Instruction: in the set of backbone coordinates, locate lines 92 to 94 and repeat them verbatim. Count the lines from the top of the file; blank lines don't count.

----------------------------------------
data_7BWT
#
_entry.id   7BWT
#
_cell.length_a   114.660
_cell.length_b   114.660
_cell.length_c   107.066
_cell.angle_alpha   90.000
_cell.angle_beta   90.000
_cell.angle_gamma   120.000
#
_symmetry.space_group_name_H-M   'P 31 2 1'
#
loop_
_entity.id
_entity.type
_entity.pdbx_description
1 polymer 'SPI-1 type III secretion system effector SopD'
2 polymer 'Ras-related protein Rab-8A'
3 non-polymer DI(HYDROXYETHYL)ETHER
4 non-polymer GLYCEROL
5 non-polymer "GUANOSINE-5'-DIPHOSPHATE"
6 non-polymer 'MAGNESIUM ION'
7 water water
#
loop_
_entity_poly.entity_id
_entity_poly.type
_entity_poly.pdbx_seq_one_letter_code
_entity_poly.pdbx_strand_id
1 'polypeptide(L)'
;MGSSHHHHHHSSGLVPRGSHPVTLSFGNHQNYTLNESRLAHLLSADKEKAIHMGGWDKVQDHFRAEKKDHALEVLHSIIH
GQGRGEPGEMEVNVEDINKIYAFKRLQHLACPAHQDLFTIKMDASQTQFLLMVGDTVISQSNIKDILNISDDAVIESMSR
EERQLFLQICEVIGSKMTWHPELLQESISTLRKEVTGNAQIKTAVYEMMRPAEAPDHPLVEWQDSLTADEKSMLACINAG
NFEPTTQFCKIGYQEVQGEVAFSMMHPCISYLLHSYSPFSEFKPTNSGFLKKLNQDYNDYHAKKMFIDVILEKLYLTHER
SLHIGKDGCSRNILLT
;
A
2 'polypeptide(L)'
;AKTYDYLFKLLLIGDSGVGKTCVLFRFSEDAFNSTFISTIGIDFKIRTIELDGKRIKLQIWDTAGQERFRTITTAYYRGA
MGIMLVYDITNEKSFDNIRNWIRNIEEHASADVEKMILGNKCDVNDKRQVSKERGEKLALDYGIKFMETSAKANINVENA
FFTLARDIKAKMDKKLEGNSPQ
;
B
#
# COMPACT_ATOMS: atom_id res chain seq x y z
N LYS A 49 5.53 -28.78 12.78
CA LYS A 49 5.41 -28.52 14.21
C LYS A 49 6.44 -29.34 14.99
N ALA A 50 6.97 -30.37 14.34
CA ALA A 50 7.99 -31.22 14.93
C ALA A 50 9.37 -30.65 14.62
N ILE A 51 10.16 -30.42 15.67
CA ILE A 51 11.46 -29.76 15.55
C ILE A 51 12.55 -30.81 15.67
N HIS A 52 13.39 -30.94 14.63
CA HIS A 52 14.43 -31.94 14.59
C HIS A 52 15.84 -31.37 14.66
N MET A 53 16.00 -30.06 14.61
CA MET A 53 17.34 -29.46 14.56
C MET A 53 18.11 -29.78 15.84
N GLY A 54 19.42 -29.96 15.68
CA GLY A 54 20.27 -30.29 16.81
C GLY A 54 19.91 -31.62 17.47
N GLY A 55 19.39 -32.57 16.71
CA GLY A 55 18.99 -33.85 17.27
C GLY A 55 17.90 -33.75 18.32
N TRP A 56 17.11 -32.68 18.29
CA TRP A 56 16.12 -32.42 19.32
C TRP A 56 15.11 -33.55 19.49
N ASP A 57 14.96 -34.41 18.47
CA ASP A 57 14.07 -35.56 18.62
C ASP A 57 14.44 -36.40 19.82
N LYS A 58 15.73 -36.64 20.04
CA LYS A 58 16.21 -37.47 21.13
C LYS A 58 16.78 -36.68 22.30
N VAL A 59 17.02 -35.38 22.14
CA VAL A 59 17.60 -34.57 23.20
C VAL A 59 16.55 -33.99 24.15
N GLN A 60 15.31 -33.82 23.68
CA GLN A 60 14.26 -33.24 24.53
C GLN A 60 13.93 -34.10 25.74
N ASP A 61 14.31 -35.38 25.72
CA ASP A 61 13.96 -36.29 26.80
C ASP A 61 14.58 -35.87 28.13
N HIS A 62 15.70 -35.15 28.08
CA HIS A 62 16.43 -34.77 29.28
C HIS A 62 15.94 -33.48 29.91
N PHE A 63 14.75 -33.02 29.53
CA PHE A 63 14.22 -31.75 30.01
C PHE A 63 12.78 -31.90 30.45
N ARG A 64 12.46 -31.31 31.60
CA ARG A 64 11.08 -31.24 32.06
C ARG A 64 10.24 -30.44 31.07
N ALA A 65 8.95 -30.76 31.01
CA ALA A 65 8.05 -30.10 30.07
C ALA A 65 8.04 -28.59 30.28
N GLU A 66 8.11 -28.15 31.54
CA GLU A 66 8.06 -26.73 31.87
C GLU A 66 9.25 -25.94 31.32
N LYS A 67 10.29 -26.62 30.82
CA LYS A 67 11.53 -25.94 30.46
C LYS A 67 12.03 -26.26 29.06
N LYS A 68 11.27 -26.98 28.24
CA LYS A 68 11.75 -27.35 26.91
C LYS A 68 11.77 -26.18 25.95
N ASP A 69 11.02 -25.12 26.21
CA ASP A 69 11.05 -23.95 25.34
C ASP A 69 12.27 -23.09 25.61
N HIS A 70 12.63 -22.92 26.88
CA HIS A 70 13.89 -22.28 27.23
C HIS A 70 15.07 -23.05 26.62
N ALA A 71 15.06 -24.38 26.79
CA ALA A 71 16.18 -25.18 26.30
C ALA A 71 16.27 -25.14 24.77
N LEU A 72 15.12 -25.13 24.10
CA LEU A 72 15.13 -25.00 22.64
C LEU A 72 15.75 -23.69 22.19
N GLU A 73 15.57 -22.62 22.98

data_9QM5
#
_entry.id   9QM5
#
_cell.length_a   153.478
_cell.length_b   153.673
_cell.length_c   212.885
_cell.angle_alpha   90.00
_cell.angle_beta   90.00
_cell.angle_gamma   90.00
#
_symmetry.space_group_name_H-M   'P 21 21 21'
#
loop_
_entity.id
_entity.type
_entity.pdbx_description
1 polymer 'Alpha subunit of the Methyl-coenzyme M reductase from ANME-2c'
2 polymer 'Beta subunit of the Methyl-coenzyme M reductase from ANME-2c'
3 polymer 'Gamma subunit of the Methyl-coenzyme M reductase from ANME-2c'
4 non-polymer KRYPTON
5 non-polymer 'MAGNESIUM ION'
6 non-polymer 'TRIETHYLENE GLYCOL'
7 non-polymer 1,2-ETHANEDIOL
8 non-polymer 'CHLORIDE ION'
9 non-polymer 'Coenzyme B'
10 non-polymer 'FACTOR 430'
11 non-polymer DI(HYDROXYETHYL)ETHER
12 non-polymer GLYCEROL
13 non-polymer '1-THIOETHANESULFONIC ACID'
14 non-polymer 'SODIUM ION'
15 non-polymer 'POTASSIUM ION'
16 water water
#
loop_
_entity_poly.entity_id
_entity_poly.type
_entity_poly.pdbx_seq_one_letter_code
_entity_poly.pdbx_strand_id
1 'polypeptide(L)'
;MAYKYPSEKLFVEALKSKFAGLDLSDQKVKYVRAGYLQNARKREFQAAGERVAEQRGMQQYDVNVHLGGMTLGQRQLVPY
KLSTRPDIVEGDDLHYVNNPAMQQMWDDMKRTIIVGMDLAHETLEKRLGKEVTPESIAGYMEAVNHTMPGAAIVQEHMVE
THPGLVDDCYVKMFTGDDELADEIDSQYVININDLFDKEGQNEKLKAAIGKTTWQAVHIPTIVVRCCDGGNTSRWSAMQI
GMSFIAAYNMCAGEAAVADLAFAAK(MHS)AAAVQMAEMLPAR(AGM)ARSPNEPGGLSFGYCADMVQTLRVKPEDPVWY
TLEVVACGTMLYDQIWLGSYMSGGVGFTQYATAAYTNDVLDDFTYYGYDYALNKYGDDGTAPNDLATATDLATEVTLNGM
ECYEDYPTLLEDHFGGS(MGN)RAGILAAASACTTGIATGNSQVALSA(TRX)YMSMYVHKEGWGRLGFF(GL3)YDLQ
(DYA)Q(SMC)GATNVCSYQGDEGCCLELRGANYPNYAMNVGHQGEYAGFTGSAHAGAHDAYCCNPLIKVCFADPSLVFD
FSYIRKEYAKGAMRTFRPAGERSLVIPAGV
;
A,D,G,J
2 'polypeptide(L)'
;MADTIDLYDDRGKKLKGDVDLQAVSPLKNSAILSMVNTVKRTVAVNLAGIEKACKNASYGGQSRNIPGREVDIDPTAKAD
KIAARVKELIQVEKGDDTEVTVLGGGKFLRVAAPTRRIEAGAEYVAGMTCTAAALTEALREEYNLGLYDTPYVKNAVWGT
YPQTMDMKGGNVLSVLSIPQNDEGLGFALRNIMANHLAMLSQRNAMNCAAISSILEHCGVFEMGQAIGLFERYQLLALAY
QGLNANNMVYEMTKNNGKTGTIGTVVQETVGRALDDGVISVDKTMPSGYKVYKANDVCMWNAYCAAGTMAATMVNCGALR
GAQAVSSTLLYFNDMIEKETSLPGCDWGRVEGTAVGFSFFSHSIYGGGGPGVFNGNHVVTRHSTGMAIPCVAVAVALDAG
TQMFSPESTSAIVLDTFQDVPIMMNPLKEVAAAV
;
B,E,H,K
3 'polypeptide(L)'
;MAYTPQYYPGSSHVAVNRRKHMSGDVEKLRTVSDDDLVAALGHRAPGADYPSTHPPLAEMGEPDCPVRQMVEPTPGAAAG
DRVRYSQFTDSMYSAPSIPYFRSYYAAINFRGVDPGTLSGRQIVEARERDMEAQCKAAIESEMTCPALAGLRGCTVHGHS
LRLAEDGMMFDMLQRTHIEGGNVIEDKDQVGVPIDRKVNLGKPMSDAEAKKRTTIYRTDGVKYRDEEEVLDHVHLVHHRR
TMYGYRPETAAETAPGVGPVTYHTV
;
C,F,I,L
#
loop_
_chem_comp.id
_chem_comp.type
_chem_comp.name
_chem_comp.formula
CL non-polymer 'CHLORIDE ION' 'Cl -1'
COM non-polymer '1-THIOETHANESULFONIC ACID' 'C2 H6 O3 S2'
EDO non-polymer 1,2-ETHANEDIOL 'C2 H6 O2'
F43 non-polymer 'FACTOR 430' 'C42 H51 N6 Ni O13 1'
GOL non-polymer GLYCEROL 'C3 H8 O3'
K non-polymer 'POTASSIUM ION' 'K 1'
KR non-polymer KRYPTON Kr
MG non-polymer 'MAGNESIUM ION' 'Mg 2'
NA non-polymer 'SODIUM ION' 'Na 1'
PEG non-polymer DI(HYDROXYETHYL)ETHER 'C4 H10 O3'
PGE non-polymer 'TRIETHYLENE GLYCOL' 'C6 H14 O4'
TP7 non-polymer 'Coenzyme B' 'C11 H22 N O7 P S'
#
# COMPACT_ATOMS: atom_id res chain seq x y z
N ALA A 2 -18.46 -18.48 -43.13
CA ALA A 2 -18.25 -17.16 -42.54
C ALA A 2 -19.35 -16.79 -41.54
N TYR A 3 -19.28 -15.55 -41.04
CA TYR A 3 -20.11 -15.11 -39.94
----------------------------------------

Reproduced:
N ARG A 64 12.46 -31.31 31.60
CA ARG A 64 11.08 -31.24 32.06
C ARG A 64 10.24 -30.44 31.07